In the weeks that surrounded the killing of George Floyd, one quote by Stokely Carmichael (later known as Kwame Ture) resonated the loudest and seemed to speak volumes about the fight against injustice: “In order for nonviolence to work, your opponent must have a conscience. The United States has none.”
SPINE might argue that idea expands past the US and to mankind writ large.
With the new EP L.O.V., Midwest hardcore punk band SPINE have created a 12-inch release that echoes classic powerviolence along with the toughest of New York hardcore. And while the intersection of those influences have all the subtlety of blunt force trauma, SPINE follows the lead of punk bands of yesteryear by tackling themes surrounding sociopolitical unrest, the folly of man and how — as sludge favorites Dystopia pronounced so emphatically — “human = garbage.” The result is an urgent, tense and muscular effort that recalls the greats while building a world of its own, all seen through the lens of a first generation Cuban-American living in the Midwest.
With the new EP on deck, we cornered vocalist Antonio Marquez about the new effort, how his heritage as a Cuban-American affected the outcome, his love for Hector Lavoe and Fania salseros of yesteryear, and the effect of the legendary Crudos on a young Midwestern punk. The results of our conversation are below.
SPINE’s new effort L.O.V. hits via Bridge9 Records on December 18th. Order Yours.
HARD NOISE: Let’s start with the new record. When was it written? How much of it was done this year?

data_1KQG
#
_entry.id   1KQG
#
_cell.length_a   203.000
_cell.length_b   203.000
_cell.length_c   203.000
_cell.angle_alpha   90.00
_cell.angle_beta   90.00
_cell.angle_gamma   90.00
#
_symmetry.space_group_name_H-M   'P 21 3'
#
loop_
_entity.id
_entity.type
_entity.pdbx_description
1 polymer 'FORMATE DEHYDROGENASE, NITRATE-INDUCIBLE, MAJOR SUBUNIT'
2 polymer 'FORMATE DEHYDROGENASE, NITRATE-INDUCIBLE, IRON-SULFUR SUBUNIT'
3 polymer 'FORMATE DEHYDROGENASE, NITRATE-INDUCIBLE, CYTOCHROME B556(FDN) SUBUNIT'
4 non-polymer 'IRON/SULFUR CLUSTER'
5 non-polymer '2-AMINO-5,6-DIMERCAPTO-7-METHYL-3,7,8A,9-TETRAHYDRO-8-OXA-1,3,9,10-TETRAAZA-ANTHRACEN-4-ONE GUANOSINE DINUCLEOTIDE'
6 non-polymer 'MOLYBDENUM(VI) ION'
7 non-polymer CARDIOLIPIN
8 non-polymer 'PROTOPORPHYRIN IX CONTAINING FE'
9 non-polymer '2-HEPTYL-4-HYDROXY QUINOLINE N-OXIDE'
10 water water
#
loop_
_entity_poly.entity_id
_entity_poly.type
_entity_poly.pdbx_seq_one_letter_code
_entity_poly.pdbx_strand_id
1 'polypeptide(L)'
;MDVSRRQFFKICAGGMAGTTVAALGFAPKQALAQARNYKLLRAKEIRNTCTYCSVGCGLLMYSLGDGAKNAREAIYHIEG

ANTONIO MARQUEZ: None of it was done this year. We finished recording the record, I believe, in January. We wrote starting in August, ended in the fall, started recording in December with our guitarist Alex Tunks. So it was our first time going to what most would deem to be a professional studio. So we did that in Chicago and I’ve known Andy for a long time, obviously from Weekend Nachos — John was in that band at the time too.
A lot of your sound and even the art in some ways recalls classic ’90s bands and releases — everything from Capitalist Casualties to Crossed Out and beyond. How did you come to that scene and style of music?
Well, I think a lot of it really started with my trajectory into extreme music in general. So my dad grew up in West New York, New Jersey after they came from Cuba. My grandfather worked for Ford and they got transferred to Kansas City soon thereafter but before he moved, he was running around with a lot of break dancers that were into hip hop and punk. He had a hardcore punk breakdancing group called the Black Knights. Back then, as you can imagine, once you move out of an environment there’s no way to really keep up with it. So in Kansas City there were record stores where you could purchase some of that stuff, but it just wasn’t the same. So he quickly kinda got out of all of that.
By the time I was getting into music, I would see his records and remember seeing Agnostic Front’s Cause for Alarm and SOD’s Speak English or Die, thinking that both of those were racist records. Why did my dad own these two records? He’d just look at me like “you don’t understand.” And it stuck with me forever. I would see Cause for Alarm with the skinheads on it and associate that with being racist. Obviously the title “Speak English or Die” speaks for itself. Of course, I didn’t pay a ton of attention to it at the time and didn’t know the real background.